- ^ Deadly Bombings Hit Jordan Archived 2006-11-16 at the Wayback Machine - TheStreet.com, November 9, 2005
- ^ Jordan bombings kill 57, wound 300Archived 2011-07-07 at the Wayback Machine - Aljazeera, November 9, 2005
- ^ a b Ellis, John (2007). Police Analysis and Planning for Homicide Bombings: Prevention, Defense, and Response. Charles C Thomas Publisher. p. 171. ISBN 9780398085186.
- ^ http://www.timesofisrael.com/jordan-battling-to-rescue-its-key-earner-tourism/
- ^ 'Bomber confession' shocks Jordan - CNN, November 14, 2005
- ^ Amman bombings kill 'Halloween' producer - CNN, November 12, 2005
- ^ Bombed Jordan hotels still estimating damages - Michael Bradford, Business Insurance, November 11, 2005
- ^ Second Israeli Fatality in Amman Terror Attacks[permanent dead link] - Arutz Sheva (Israel National News), November 10, 2005
- ^ Dozens held over Jordan bombings - BBC, November 11, 2005
- ^ "CNN.com - Jordan confirms al Qaeda behind hotel blasts - Nov 12,2005". Archived from the original on 2008-05-27. Retrieved 2014-04-19.
- ^ Bomber's wife arrested in Jordan - BBC, November 13, 2005
- ^ Jackie Spinner (2005-11-15). "Motive Glimpsed in Jordan Attack". The Washington Post. pp. A18. Retrieved 2007-11-01. Jordanian officials have identified the two other bombers as Rawad Jassem Mohammed Abed and Safaa Mohammed Ali, both 23.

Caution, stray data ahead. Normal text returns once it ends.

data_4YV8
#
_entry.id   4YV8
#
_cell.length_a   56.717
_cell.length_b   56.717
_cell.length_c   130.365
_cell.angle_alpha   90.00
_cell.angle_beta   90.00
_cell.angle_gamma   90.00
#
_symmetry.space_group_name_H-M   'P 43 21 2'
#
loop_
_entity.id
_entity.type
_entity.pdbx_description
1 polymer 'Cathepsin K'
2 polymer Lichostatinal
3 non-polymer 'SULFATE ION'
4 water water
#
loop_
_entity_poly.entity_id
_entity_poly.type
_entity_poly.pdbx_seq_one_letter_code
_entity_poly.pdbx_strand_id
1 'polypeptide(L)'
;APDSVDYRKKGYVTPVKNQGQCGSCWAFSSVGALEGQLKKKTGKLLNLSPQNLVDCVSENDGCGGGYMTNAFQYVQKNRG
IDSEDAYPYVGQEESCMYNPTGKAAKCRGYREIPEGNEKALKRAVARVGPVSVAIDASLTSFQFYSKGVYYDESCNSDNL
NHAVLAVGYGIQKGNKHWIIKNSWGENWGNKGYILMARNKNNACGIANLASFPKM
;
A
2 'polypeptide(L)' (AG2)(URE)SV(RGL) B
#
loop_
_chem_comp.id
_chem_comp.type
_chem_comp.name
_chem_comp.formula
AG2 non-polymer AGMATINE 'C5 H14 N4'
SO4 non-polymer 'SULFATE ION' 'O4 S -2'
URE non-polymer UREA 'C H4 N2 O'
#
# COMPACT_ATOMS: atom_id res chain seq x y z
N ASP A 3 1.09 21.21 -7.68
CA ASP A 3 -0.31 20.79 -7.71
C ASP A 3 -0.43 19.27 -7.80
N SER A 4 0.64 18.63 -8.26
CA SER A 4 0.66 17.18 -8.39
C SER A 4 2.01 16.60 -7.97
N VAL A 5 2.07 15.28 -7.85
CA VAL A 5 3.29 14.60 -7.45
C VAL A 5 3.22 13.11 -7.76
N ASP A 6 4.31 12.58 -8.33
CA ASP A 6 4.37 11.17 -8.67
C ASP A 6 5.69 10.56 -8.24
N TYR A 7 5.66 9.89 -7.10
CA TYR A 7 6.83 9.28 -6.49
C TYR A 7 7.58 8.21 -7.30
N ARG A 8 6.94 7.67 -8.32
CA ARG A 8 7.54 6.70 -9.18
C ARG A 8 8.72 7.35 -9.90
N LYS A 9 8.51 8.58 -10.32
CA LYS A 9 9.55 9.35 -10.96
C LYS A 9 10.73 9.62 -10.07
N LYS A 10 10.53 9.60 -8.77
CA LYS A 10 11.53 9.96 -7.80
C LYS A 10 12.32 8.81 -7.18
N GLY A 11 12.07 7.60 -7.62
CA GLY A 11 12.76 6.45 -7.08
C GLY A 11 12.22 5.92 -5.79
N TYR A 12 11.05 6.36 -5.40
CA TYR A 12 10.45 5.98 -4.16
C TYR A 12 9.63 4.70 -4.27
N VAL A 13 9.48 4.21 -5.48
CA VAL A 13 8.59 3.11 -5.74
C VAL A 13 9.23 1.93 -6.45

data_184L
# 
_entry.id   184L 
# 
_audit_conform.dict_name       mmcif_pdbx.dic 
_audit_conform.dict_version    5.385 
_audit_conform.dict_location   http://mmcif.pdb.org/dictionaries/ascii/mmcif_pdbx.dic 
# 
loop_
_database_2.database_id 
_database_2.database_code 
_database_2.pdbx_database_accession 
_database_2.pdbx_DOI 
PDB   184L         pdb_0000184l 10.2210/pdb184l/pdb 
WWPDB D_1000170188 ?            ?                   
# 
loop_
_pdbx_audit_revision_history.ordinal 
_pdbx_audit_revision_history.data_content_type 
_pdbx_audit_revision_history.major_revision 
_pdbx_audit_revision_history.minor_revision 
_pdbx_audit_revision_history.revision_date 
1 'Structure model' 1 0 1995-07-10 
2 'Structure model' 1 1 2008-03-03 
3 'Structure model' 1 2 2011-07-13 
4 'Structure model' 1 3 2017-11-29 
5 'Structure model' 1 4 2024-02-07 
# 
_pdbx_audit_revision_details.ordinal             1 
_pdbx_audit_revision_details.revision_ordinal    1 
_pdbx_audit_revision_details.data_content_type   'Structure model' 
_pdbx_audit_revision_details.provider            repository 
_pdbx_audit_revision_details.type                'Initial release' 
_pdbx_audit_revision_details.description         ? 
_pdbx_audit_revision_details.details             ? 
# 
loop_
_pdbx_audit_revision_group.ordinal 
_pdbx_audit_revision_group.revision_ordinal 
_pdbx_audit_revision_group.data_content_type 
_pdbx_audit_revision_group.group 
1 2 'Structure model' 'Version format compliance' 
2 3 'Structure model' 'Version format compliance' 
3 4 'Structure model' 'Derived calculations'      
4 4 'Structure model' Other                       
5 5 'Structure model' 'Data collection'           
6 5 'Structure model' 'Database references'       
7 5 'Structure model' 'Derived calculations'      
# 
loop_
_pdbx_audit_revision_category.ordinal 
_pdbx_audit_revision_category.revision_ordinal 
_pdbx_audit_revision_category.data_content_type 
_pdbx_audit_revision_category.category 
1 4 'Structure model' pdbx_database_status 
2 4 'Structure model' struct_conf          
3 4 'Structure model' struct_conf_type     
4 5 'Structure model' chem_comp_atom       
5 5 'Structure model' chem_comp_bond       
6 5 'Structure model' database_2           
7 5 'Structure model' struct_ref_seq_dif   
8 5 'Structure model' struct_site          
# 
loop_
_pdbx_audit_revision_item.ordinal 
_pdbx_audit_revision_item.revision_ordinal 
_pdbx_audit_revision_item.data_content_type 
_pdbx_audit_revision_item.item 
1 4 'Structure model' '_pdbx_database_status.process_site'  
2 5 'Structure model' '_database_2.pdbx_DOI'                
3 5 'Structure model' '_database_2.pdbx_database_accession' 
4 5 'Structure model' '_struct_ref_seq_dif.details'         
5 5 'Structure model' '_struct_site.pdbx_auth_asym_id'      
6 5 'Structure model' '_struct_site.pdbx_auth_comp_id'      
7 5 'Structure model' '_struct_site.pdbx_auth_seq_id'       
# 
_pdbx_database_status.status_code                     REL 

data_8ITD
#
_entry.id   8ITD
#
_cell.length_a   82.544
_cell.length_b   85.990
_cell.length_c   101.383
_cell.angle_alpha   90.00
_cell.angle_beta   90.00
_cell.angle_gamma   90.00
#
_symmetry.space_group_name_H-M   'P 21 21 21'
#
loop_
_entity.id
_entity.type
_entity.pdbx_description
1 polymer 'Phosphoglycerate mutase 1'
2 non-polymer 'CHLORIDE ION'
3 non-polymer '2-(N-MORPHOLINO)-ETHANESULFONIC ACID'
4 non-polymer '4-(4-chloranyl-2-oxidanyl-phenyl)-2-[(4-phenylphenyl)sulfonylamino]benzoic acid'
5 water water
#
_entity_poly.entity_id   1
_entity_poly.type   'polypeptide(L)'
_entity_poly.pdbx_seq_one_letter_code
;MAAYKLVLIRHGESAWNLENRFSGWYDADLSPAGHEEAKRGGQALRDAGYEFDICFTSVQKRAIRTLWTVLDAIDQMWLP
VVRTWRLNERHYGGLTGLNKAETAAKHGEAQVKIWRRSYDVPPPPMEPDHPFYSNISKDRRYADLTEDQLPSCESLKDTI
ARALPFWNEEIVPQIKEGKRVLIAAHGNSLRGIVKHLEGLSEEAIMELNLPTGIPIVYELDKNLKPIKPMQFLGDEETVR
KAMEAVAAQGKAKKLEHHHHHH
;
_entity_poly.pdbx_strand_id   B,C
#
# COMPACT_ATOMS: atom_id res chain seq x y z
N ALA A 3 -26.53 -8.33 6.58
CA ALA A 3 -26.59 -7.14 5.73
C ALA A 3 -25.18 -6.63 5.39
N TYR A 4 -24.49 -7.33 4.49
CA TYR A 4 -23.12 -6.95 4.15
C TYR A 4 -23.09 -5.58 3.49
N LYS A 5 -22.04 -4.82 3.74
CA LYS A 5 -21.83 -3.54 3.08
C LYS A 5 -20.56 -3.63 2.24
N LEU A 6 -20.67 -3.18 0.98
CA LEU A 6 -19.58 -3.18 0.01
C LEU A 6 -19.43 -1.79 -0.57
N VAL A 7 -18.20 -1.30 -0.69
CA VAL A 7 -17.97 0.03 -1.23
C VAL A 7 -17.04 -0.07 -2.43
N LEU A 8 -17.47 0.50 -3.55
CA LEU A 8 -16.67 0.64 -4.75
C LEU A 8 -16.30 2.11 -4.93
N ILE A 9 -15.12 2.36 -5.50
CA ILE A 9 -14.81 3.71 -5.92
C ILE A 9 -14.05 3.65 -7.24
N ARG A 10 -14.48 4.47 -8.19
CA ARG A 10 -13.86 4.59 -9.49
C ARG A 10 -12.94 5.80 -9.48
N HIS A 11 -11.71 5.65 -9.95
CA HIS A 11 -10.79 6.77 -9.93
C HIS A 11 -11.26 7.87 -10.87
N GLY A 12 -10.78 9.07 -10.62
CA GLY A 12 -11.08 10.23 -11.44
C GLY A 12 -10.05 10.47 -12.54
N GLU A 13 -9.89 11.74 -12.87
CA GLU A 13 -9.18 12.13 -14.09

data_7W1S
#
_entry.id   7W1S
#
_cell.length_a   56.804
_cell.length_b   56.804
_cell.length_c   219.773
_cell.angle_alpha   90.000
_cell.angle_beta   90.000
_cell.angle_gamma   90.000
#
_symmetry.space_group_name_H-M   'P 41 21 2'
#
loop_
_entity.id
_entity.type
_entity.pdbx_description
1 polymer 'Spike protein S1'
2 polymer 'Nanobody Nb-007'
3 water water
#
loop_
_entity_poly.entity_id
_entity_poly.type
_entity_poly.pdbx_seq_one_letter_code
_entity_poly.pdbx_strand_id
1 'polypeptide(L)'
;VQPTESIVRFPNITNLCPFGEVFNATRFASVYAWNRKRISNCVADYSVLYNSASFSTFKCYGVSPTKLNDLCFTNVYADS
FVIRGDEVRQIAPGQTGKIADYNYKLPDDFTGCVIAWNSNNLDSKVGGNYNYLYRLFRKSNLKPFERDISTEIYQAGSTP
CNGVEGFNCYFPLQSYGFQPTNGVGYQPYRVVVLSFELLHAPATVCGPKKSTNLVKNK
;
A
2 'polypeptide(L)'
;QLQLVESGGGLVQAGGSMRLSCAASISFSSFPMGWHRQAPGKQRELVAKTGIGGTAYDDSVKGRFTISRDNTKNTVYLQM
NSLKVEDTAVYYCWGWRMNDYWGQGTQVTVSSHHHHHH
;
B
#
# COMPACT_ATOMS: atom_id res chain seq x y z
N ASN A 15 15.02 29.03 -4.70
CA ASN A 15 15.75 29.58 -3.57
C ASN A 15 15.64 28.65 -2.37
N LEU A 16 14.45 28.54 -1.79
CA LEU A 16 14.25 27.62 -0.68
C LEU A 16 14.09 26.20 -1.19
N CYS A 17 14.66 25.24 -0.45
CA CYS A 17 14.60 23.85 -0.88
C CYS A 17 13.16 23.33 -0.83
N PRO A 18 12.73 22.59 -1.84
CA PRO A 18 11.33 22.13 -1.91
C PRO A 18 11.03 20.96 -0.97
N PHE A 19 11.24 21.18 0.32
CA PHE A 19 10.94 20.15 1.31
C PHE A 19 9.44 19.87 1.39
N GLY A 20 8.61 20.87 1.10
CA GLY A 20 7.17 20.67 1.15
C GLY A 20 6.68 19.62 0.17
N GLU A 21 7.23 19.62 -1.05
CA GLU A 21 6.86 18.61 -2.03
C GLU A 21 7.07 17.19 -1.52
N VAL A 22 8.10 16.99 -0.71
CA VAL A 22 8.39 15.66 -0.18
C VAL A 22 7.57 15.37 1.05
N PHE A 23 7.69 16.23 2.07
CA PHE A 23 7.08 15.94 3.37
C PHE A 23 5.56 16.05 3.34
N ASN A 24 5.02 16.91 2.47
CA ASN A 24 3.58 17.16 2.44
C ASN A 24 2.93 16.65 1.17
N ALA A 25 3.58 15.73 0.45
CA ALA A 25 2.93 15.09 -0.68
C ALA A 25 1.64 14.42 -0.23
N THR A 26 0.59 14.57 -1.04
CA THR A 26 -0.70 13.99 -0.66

- ^ "Jordan executes female would-be suicide bomber wanted for release by Isis". theguardian.com. 4 February 2015. Retrieved 4 February 2015.
- ^ "Amman Radisson Targeted in Foiled Millennium Attack". ABC News. American Broadcasting Company. 9 November 2005. Retrieved 4 February 2015.
- ^ King, Queen meet with families of terror victims - King Abdullah II Official Website, November 15, 2005
- ^  - Jerusalem Post, November 20, 2005
- ^ Pozo, Brandon del. "Brandon del Pozo". Brandon del Pozo. Retrieved 2020-05-18.
- ^ Jordan battling to rescue its key earner — tourism